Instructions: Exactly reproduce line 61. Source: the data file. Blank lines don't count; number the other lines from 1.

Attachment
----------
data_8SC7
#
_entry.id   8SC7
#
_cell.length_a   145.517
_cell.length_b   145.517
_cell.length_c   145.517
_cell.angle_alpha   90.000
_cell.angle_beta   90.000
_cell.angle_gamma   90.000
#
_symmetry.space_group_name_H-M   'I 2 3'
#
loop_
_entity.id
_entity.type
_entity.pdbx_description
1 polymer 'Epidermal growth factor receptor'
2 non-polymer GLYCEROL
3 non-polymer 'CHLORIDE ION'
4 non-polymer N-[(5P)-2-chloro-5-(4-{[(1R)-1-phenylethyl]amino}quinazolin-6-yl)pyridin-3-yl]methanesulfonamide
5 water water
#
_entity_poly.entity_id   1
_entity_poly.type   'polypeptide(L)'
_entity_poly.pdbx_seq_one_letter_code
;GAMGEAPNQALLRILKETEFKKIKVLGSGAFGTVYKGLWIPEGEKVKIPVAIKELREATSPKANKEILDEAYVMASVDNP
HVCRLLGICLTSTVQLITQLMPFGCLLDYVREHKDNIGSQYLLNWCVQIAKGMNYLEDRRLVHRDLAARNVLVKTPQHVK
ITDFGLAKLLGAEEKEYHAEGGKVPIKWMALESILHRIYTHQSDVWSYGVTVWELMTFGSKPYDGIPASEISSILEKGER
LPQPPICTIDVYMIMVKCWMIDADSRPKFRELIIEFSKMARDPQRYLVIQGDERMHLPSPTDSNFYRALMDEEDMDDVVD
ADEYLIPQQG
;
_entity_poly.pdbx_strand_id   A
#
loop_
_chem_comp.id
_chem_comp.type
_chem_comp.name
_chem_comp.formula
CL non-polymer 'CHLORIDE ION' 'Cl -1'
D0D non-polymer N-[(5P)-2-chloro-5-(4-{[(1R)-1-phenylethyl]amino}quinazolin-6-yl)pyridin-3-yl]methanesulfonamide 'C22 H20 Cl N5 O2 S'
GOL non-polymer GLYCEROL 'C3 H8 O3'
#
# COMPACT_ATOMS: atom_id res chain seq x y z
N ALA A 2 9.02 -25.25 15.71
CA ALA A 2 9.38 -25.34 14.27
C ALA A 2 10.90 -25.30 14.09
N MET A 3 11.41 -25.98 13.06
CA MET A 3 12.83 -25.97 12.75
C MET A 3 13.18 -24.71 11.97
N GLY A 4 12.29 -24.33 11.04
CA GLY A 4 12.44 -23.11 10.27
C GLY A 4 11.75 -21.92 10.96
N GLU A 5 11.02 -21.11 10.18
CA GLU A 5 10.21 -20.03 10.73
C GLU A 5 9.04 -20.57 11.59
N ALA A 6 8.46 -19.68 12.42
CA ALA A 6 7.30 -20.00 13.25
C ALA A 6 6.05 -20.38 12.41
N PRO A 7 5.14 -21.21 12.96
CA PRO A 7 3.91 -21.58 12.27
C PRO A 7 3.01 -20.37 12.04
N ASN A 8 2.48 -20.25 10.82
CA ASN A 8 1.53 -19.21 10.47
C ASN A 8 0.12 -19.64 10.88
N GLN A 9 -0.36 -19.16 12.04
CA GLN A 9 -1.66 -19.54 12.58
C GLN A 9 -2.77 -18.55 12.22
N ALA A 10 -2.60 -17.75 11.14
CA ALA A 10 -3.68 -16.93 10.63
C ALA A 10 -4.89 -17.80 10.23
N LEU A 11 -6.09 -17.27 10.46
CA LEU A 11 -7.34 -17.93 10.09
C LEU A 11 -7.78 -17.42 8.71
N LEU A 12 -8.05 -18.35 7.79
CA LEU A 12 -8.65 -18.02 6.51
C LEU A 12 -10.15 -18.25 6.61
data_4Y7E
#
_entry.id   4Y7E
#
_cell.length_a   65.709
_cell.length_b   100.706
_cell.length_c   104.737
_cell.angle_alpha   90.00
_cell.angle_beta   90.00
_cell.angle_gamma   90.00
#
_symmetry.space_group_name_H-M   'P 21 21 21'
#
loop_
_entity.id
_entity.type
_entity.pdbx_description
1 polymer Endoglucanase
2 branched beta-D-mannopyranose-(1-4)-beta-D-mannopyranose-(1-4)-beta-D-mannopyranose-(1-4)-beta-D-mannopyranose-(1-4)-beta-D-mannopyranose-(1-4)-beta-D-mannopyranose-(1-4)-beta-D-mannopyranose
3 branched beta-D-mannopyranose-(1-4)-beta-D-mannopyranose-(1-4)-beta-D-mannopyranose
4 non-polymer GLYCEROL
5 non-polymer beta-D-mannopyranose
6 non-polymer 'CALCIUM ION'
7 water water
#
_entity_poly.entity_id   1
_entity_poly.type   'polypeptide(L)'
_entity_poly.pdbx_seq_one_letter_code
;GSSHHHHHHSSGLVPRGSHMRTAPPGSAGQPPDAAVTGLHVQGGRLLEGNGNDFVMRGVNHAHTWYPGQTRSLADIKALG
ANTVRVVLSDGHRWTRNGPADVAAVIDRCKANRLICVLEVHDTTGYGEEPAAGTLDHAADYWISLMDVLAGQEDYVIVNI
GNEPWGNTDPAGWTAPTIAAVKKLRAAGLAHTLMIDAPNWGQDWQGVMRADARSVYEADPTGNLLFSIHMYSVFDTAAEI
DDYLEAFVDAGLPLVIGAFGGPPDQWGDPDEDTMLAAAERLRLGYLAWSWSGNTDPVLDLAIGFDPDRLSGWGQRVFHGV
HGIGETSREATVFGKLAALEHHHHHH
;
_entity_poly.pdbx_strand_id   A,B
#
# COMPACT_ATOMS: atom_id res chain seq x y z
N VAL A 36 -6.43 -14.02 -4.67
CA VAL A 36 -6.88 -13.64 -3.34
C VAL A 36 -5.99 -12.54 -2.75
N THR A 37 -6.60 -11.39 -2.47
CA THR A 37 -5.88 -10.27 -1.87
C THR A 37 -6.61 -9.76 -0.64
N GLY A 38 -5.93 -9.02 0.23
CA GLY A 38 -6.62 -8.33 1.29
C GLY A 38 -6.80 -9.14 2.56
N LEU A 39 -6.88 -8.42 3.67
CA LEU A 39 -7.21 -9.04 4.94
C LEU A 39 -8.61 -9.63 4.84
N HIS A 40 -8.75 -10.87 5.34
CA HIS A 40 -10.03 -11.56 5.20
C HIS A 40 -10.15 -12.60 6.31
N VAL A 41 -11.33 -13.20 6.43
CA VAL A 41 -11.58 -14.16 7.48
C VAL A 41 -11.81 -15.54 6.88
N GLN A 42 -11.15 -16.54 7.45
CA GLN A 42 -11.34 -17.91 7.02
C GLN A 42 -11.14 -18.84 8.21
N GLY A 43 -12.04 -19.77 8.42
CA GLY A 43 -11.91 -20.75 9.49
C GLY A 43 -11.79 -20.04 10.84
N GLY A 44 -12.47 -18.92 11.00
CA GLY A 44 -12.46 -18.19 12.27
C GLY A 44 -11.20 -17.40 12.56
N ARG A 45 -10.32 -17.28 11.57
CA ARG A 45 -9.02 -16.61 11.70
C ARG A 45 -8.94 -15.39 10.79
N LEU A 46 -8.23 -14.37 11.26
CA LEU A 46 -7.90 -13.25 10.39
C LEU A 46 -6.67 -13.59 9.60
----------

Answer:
CA PRO A 7 3.91 -21.58 12.27